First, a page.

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Superfund Transaction Costs: A Critical Perspective on the Superfund Liability Scheme

July 1991

Citation: 21 ELR 10413

Issue: 7

Author: Jonathan Z. Cannon, David M. Friedland, and William N. Hedeman

Editors' Summary: The Superfund liability scheme has been heavily criticized for creating needless litigation among potentially responsible parties (PRPs) and for generating inordinately high costs and extended delays in cleaning up hazardous waste sites. This Article discusses the transaction costs and delays arising at each step in the Superfund process from initial listing of a site on the CERCLA national priorities list, through the search for PRPs, to the formation and maintenance of PRP committees and the remedial investigation/feasibility study processes. The Article describes the millions of dollars in administrative, legal, engineering, consulting, and other management costs that governmental and private parties spend to prepare for and participate in litigation designed to raise money for cleanups. These transaction costs are an unavoidable result of the existing Superfund liability system and do not directly contribute to cleaning up hazardous waste sites. The Article concludes that various settlement tools—de minimis settlements, mixed funding, nonbinding allocations of responsibility, model consent decrees, alternative dispute resolution, and covenants not to sue—may incrementally reduce transaction costs and delays but do not address the Superfund statute's underlying tendency to force parties to litigate or prepare for litigation at every step in the process. The adversarial nature of the process remains unchanged, with EPA extracting funds on a site-by-site basis and PRPs exercising legal options to resist EPA and to impose cleanup costs on other parties. Further, the government's resources and ability to control the process are limited, even under an aggressive enforcement-first policy. Thus, in the current public debate over whether to change Superfund's liability scheme, the Article contributes to the necessary first step of finding out why the system is not working.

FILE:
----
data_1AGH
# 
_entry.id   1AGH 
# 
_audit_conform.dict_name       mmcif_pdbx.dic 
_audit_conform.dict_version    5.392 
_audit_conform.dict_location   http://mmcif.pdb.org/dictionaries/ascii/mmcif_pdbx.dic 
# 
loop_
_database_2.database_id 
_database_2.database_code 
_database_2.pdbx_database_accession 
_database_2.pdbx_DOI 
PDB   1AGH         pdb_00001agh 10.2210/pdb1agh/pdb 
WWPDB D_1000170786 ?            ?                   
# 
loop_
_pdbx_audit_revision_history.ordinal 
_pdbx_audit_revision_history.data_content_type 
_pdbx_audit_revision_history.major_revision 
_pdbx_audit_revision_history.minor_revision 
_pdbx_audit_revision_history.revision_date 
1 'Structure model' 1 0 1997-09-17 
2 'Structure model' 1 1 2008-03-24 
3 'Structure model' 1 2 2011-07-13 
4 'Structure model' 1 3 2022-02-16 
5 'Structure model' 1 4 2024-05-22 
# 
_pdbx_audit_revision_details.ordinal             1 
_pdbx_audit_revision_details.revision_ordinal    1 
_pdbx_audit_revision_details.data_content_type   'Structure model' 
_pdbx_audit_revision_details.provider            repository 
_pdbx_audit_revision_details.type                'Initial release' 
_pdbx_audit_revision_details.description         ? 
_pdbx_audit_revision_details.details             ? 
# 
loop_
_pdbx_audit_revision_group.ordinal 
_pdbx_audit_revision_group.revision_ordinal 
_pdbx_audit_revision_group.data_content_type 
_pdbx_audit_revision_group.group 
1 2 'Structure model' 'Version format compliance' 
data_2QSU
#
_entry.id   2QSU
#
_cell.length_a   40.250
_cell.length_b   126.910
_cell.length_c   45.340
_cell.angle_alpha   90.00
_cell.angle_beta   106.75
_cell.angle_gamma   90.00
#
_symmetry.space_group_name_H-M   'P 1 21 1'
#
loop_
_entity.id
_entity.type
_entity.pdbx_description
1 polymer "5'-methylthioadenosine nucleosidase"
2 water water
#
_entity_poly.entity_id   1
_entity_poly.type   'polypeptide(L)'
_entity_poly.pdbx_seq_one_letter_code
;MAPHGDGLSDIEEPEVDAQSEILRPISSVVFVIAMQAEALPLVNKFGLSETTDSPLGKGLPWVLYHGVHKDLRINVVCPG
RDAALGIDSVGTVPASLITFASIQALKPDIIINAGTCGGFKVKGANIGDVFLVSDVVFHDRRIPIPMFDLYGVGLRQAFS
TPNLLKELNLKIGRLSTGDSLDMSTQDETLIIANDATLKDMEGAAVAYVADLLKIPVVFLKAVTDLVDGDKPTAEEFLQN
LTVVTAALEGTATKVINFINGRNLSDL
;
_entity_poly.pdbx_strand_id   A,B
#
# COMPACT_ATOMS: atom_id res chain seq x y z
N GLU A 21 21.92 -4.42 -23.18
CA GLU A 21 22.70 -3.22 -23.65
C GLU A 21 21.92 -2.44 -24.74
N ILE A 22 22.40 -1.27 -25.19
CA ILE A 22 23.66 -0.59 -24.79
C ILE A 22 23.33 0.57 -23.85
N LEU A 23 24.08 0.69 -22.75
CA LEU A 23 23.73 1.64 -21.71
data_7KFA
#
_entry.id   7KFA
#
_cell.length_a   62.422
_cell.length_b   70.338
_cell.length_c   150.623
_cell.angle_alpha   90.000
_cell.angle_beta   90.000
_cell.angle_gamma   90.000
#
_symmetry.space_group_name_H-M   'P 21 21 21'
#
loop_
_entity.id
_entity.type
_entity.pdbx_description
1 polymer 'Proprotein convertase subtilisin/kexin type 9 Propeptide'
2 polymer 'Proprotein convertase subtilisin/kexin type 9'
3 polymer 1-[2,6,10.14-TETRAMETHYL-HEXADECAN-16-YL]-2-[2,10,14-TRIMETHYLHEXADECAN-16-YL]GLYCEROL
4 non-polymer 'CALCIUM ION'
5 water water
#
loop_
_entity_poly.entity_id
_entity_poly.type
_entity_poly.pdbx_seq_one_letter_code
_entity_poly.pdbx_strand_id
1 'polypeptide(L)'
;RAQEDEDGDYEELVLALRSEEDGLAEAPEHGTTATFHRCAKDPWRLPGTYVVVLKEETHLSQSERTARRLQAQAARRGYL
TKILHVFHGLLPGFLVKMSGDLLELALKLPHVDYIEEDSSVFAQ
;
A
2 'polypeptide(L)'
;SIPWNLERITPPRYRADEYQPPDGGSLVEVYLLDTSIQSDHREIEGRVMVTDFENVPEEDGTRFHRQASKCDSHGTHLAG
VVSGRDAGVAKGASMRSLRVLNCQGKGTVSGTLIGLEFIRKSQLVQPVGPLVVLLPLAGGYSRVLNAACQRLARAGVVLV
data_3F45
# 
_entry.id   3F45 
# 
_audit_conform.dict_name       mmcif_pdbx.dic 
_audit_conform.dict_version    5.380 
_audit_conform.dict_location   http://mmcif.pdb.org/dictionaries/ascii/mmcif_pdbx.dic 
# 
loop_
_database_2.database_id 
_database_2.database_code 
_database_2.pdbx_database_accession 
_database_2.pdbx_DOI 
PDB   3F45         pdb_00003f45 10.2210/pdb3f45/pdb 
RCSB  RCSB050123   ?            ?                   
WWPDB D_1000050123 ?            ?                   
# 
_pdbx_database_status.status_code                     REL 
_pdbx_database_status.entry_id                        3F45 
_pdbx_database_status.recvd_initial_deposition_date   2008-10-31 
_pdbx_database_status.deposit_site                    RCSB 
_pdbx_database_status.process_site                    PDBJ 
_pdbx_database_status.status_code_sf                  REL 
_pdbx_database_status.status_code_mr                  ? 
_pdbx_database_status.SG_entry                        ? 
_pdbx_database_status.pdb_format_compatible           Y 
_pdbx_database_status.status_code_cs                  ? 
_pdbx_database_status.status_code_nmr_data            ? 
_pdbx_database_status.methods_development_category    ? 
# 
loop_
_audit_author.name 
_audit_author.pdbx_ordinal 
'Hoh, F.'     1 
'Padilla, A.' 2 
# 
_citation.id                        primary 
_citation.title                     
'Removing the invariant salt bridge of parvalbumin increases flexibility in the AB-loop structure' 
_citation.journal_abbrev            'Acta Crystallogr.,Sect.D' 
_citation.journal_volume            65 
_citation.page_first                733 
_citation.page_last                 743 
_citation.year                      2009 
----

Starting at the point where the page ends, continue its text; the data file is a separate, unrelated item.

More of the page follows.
The authors are environmental attorneys with the Washington, D.C., office of Beveridge and Diamond. Mr. Hedeman is a partner with the firm and served as Director of the Superfund Program for the U.S. EPA from 1981 through 1985. Mr. Cannon is also a partner with the firm, is a former Deputy Assistant Administrator of the U.S. EPA Office of Solid Waste and Emergency Response (OSWER), and served as Acting Assistant Administrator of OSWER from March through November 1989. Mr. Friedland is an associate with the firm and was Director of the Legal Writing Program and an adjunct professor at Vermont Law School from 1985 through 1987. This Article is a modified version of a Report the authors prepared for the American International Group.

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